We met Ruben, the pastor we are staying with, at the airport. He was immediately very nice and made us feel much more comfortable. He took us to his house, and talked to us the whole way home about how we will be safe and what Juarez is like. He was really honest, and told us about all the danger, but made it clear that we will be fine. Ciudad Juarez does not look like you could ever be safe, though. Everyone we have seen looks dangerous. No locals go out at night, because they know of the danger. Only the dangerous ones go out at night. Its exactly like the pictures we have seen of poor Mexican cities. Its dirty, the buildings look weak and are covered in bars, and there are big colorful signs and adversitments everywhere. I cant tell if stores are open or abandoned. People sell things at every corner. There arent cross walks, so people are always running accross busy streets. I dont know what the Mexican driving laws are, but they are way different from the US. There is no way I could drive here. People do U turns in the weirdeest places, barely avoid hitting each other, swerve around everything, and who knows what else. I never have any idea whats going on when we are driving, because it is so wild. And the police officers! They are everywhere, with their huge guns! Truckloads of them drive through the city, and they are in front of stores, at parks, and on the street. Its incredicle how many they are, and how big and scary their guns are. We have never been anywhere like this, and we still cant even really understand what we are seeing. Its so new and foreign, when we are in the car we are just staring and trying to soak it in.

The house we are staying in is beautiful. It has a metal gating closing everything off about 20 feet before the house starts. Its on a small, quite street, but there is a busy street behind the this one. The family is really nice. Ruben, the father, Olivia, the mother, their 20 year old daughter, and one year old son live here. They have another daughter, who is 22, who comes on the weekends, so we will meet her soon. They have made us feel very comfortable and safe.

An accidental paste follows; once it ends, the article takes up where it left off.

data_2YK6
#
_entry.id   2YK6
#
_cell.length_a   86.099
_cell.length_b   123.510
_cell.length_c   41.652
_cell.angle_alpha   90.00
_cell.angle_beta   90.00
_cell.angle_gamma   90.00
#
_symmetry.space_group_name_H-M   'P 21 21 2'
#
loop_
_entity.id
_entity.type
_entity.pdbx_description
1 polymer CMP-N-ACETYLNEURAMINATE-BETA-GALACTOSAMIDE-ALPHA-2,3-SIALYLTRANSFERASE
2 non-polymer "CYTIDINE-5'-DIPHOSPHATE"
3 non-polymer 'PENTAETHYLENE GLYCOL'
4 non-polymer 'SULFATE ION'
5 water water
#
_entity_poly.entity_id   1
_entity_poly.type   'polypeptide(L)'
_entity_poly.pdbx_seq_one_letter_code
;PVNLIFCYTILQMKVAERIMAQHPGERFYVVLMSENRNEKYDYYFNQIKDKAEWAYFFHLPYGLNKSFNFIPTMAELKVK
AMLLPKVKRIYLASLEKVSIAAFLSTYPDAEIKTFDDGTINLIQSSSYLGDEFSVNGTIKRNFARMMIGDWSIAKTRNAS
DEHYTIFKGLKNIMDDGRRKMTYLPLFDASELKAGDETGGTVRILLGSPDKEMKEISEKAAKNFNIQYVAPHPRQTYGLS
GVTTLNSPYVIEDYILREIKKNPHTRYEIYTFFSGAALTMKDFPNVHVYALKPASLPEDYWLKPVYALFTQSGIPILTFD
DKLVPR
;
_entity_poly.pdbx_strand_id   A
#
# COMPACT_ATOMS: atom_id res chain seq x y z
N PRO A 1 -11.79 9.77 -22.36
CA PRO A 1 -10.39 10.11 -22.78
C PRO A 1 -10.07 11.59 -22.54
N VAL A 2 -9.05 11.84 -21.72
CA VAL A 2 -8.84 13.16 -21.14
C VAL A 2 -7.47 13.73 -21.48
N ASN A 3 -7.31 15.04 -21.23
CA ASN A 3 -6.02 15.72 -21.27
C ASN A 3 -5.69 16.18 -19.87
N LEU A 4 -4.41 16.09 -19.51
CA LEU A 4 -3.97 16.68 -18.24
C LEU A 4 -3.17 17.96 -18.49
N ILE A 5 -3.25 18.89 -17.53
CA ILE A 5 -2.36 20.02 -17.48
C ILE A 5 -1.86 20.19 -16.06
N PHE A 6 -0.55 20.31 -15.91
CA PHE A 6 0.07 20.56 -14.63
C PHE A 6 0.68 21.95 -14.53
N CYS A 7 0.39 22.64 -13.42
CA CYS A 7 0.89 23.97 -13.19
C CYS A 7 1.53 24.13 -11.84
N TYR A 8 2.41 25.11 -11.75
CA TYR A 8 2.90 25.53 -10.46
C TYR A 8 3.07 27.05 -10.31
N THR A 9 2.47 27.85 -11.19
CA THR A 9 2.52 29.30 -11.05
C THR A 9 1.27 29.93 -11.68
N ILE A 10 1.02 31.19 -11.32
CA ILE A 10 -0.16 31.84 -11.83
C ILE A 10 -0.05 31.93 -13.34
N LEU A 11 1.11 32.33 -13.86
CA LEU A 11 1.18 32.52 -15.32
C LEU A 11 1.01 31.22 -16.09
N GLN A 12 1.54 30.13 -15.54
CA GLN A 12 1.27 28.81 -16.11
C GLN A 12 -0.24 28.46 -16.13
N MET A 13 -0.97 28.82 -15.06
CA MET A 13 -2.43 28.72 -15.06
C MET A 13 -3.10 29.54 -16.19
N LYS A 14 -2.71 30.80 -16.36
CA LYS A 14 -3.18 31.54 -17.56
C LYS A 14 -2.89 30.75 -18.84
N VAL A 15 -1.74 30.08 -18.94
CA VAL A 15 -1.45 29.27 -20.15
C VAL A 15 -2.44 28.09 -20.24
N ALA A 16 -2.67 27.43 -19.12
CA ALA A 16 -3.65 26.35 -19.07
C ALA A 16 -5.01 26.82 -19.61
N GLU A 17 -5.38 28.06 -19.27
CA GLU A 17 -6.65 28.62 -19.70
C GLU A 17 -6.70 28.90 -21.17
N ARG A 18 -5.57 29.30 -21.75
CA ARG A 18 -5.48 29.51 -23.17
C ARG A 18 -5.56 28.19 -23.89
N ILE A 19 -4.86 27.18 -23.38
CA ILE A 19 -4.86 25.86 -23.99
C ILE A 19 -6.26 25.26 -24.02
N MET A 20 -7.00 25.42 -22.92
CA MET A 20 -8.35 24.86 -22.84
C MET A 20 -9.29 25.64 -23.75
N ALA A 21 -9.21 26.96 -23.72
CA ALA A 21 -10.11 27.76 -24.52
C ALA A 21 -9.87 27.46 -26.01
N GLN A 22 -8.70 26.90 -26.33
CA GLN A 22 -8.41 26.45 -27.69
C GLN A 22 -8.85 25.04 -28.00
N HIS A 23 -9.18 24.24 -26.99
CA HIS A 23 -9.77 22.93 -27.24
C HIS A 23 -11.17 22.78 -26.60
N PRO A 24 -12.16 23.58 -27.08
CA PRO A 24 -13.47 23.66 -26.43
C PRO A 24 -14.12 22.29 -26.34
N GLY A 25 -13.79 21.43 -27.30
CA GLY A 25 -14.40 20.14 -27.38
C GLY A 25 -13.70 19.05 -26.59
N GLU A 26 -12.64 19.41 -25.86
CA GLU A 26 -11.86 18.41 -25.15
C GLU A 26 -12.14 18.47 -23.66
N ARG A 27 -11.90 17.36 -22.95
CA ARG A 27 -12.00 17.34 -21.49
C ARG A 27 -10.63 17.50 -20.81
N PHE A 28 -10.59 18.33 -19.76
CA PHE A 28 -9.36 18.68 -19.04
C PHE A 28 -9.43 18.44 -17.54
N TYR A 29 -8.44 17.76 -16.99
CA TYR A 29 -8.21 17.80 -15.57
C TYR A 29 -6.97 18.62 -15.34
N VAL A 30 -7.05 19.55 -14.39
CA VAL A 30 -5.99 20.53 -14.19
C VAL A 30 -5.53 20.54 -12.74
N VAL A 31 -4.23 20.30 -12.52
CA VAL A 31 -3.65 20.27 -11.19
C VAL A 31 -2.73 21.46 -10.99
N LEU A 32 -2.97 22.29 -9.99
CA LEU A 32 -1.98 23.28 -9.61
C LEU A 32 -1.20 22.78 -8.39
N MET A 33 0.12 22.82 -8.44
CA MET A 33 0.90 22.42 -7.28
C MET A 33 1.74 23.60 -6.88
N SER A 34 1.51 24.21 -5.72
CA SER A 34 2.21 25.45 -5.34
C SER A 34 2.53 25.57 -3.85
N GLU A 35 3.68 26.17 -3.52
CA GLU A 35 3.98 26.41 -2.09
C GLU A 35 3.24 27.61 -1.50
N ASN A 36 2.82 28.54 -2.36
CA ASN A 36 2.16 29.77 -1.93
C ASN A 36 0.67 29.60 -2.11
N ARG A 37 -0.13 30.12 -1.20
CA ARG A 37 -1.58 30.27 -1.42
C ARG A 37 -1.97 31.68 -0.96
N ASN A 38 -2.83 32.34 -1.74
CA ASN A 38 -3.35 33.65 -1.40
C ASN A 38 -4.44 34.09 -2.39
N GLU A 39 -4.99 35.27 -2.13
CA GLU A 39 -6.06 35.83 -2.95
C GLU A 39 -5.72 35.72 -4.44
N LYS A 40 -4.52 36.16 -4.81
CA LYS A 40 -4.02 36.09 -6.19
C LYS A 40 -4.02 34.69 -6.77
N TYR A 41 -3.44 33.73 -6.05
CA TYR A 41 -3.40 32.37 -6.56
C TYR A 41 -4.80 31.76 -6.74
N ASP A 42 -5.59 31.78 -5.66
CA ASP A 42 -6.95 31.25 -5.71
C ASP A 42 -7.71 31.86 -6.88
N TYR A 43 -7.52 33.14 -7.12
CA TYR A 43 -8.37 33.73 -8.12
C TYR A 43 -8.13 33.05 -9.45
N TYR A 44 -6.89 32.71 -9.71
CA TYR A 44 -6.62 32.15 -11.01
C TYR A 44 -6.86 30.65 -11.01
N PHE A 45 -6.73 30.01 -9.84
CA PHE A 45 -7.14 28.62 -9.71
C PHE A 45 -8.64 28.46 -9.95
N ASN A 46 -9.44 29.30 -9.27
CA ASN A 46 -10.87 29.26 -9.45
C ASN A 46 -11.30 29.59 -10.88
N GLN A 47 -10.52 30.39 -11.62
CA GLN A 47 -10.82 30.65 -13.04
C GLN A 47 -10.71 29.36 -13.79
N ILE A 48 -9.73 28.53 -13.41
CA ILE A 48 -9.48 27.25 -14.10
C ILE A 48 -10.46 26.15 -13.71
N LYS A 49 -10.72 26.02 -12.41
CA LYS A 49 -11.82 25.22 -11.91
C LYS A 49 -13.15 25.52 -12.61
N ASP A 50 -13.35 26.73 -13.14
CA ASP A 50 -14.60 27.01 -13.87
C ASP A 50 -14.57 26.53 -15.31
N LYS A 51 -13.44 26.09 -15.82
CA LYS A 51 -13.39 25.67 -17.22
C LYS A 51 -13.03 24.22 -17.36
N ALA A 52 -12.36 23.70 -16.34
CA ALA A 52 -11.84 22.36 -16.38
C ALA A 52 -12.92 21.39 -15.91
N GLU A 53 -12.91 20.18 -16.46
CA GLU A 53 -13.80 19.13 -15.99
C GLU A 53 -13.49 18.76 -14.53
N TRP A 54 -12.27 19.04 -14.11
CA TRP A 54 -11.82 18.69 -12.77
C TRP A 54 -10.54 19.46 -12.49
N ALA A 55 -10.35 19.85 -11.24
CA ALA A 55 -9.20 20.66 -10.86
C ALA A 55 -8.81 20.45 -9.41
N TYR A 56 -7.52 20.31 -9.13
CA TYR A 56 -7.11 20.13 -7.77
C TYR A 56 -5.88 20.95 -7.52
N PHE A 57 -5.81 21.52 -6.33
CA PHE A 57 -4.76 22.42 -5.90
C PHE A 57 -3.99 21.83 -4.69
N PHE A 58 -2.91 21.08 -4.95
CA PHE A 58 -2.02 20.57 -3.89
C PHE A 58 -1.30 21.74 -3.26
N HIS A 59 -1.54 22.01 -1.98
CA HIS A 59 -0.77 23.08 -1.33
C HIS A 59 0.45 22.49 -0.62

So far, everything is going much, much, much better than we ever expected. Its so reassuring!


Mexico City

Jose and I arrived at the Mexico City airport at 1 30 in the afternoon their time, 11 30 am California time. The flight here went well, I slept almost the whole time, and Jose just waited. We had a four hour layover.

When we arrived, we had to separate when we went through immigration. Jose went to the Mexican line, and I went to the foreigners line. It was wierd for both of us that Jose was suddenly a Mexican and I was a foreigner. He feels like a foreigner here, so it was strange for him to go into the Mexican line. It was worse for him, too, because he had to wait in line for over an hour to get to the immigration check in, and it only took me about 20 minutes. No one bothered me while I stood alone, but I made sure to keep a mean face on.

As soon as we got through immigration, we walked through some doors and met Joses grandfathers sister. We were surprised by how much she looks like Joses mother, Veronica. I knew right away that she was who we were looking for. The picture she had of us was from our wedding, and she said she only recognized us because of me. She said Jose was so much fatter in the picture she didnt expect hiim to be skinny! I loved that one. It was really nice to meet her, and be able to guess how Joses grandfather might have been. She was really nice, and helped us with everything we needed. She even brought us popular Mexican candy. They have gluten, but Jose has been loving it, she brought his favorite kind of candy, tamarindo.